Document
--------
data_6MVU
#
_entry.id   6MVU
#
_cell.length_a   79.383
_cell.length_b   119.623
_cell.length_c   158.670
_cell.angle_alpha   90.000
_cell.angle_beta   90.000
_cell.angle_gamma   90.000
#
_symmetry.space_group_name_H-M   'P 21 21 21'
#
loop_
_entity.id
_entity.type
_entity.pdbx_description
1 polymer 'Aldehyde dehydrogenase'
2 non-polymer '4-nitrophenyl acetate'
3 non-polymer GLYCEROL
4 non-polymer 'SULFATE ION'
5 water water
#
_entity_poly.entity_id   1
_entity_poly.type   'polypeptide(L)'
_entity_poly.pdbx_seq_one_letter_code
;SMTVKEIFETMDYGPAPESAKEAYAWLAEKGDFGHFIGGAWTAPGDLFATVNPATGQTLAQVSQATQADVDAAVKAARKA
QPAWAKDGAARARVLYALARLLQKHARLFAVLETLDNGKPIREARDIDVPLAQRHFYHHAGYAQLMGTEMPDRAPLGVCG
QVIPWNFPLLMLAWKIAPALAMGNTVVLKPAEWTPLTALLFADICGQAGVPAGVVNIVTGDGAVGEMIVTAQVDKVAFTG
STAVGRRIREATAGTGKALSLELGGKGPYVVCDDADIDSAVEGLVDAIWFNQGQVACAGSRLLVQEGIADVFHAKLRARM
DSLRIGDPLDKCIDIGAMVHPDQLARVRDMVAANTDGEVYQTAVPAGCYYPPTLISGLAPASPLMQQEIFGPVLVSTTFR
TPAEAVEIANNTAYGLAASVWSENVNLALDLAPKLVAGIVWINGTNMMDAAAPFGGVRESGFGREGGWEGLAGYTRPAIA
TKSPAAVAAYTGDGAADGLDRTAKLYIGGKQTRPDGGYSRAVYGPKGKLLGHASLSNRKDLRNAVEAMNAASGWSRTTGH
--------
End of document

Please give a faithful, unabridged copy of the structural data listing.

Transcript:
data_6MVU
#
_entry.id   6MVU
#
_cell.length_a   79.383
_cell.length_b   119.623
_cell.length_c   158.670
_cell.angle_alpha   90.000
_cell.angle_beta   90.000
_cell.angle_gamma   90.000
#
_symmetry.space_group_name_H-M   'P 21 21 21'
#
loop_
_entity.id
_entity.type
_entity.pdbx_description
1 polymer 'Aldehyde dehydrogenase'
2 non-polymer '4-nitrophenyl acetate'
3 non-polymer GLYCEROL
4 non-polymer 'SULFATE ION'
5 water water
#
_entity_poly.entity_id   1
_entity_poly.type   'polypeptide(L)'
_entity_poly.pdbx_seq_one_letter_code
;SMTVKEIFETMDYGPAPESAKEAYAWLAEKGDFGHFIGGAWTAPGDLFATVNPATGQTLAQVSQATQADVDAAVKAARKA
QPAWAKDGAARARVLYALARLLQKHARLFAVLETLDNGKPIREARDIDVPLAQRHFYHHAGYAQLMGTEMPDRAPLGVCG
QVIPWNFPLLMLAWKIAPALAMGNTVVLKPAEWTPLTALLFADICGQAGVPAGVVNIVTGDGAVGEMIVTAQVDKVAFTG
STAVGRRIREATAGTGKALSLELGGKGPYVVCDDADIDSAVEGLVDAIWFNQGQVACAGSRLLVQEGIADVFHAKLRARM
DSLRIGDPLDKCIDIGAMVHPDQLARVRDMVAANTDGEVYQTAVPAGCYYPPTLISGLAPASPLMQQEIFGPVLVSTTFR
TPAEAVEIANNTAYGLAASVWSENVNLALDLAPKLVAGIVWINGTNMMDAAAPFGGVRESGFGREGGWEGLAGYTRPAIA
TKSPAAVAAYTGDGAADGLDRTAKLYIGGKQTRPDGGYSRAVYGPKGKLLGHASLSNRKDLRNAVEAMNAASGWSRTTGH